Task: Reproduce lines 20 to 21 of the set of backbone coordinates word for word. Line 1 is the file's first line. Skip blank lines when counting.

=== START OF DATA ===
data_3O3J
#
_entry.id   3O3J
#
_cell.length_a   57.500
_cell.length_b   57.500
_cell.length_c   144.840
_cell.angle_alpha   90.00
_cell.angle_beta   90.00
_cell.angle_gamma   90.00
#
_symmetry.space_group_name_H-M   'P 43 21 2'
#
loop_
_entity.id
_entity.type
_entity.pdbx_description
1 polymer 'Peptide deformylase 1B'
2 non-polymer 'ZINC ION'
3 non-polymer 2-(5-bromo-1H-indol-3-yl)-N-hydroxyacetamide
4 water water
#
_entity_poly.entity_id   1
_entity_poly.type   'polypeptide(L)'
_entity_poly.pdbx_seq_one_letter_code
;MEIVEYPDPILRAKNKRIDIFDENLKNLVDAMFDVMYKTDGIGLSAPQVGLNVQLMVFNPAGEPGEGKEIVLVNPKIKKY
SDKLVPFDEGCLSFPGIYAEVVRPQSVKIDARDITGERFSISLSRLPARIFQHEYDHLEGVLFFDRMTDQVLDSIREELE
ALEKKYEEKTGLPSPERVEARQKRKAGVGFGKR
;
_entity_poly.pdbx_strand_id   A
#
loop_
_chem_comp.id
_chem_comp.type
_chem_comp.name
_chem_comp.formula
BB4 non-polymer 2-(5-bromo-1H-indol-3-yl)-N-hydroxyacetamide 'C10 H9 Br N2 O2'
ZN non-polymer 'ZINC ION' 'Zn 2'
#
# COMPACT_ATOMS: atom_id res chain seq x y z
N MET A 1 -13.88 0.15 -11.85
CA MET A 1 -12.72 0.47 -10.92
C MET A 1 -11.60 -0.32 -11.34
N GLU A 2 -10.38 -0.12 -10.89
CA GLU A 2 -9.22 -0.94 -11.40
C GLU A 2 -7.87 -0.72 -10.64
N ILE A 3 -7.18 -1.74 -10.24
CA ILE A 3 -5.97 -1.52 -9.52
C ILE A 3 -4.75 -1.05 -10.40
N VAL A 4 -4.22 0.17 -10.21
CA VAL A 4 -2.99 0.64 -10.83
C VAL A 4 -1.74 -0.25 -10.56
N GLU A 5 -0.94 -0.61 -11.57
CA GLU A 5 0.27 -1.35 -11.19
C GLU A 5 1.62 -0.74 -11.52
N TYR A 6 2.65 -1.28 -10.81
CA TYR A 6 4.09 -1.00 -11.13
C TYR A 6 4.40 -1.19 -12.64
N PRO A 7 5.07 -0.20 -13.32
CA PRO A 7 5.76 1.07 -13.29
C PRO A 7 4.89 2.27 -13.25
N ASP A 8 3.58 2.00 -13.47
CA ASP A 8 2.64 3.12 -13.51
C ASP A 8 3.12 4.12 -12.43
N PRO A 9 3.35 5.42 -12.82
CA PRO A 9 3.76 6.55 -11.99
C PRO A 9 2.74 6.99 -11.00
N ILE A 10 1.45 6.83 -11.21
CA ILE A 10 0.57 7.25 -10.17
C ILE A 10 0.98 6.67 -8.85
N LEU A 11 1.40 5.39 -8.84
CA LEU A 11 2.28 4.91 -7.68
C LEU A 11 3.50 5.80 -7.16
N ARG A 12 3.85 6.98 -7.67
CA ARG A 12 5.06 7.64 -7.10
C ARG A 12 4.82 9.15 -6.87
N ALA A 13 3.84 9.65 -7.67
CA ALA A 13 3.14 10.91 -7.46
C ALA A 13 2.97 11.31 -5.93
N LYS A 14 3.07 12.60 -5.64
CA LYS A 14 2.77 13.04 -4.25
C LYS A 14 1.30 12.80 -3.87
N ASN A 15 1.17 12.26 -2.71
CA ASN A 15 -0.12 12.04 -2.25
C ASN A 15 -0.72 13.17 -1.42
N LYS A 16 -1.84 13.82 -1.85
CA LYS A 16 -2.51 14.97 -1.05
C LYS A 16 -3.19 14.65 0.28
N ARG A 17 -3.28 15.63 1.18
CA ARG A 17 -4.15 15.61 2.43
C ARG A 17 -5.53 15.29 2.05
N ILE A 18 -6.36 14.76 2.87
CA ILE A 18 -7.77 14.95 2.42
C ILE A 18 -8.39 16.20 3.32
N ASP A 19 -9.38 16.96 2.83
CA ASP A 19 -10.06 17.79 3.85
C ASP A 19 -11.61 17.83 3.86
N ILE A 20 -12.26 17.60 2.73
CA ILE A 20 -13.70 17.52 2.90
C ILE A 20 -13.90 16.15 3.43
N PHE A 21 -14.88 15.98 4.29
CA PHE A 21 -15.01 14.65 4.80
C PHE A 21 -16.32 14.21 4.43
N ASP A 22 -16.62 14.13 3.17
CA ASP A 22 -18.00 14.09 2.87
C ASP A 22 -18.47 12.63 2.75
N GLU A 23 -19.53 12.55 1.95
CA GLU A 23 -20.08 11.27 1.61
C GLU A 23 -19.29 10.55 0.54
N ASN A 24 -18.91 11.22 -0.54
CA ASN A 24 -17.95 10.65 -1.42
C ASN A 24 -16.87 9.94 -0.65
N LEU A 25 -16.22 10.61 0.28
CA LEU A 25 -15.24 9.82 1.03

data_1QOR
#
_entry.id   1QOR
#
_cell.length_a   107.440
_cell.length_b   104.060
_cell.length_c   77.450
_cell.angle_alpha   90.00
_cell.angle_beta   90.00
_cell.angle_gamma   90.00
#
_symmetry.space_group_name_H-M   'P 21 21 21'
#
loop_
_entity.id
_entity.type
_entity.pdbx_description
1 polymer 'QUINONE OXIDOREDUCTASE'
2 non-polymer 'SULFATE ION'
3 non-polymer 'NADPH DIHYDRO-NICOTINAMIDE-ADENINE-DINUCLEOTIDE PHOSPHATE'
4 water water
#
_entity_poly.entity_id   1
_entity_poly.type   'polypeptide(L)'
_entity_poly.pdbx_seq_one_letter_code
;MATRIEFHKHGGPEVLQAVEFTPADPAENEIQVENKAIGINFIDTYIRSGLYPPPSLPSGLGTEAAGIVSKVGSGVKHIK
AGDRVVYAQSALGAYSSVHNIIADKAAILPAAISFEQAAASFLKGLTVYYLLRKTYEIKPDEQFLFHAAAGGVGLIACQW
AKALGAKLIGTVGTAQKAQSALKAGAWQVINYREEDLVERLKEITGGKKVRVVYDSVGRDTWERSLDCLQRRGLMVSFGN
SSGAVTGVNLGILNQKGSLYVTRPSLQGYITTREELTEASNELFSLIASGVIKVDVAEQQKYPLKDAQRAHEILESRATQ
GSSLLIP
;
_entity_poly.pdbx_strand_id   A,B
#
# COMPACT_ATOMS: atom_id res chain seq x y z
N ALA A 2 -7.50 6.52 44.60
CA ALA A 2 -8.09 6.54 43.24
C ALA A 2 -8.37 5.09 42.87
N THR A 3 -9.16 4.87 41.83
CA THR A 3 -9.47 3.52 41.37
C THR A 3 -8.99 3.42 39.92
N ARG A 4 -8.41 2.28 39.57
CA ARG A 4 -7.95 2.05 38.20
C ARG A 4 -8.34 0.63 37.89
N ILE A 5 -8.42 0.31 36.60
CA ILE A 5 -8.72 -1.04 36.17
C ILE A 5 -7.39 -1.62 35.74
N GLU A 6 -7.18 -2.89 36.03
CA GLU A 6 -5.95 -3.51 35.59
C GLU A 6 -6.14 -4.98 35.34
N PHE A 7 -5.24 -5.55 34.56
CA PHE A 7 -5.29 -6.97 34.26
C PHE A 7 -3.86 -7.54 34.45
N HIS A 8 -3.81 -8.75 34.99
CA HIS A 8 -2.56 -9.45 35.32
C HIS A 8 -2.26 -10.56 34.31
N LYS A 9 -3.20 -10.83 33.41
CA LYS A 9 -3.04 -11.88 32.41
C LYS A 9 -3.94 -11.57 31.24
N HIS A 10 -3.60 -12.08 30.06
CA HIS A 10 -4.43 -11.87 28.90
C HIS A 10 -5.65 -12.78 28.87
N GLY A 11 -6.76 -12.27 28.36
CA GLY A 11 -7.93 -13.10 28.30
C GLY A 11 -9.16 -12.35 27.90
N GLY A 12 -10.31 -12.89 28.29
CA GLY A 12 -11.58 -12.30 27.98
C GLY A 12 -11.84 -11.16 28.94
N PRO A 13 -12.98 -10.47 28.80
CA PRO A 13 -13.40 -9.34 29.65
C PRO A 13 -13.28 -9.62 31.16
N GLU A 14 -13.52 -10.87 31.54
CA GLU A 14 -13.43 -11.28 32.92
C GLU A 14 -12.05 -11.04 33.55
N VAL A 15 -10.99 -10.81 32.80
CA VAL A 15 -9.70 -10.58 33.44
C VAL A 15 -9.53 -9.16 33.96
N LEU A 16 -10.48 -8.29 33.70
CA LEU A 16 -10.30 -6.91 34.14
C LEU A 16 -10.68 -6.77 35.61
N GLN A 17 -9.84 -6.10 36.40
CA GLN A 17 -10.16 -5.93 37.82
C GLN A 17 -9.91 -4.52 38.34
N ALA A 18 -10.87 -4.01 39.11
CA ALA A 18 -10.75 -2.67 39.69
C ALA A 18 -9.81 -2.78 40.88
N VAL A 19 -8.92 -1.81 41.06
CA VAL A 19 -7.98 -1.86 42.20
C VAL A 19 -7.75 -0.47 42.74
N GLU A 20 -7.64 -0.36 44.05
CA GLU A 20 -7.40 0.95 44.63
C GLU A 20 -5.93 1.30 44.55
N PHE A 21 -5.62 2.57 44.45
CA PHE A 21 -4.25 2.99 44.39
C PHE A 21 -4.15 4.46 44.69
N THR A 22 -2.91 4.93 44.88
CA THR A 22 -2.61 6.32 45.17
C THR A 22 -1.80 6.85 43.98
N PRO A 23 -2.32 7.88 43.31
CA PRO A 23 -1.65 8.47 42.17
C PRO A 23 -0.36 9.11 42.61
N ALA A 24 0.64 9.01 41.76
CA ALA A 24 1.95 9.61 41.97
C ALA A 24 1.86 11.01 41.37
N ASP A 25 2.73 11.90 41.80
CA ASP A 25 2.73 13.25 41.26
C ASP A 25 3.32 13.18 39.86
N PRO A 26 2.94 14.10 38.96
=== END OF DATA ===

3 non-polymer 2-(5-bromo-1H-indol-3-yl)-N-hydroxyacetamide
4 water water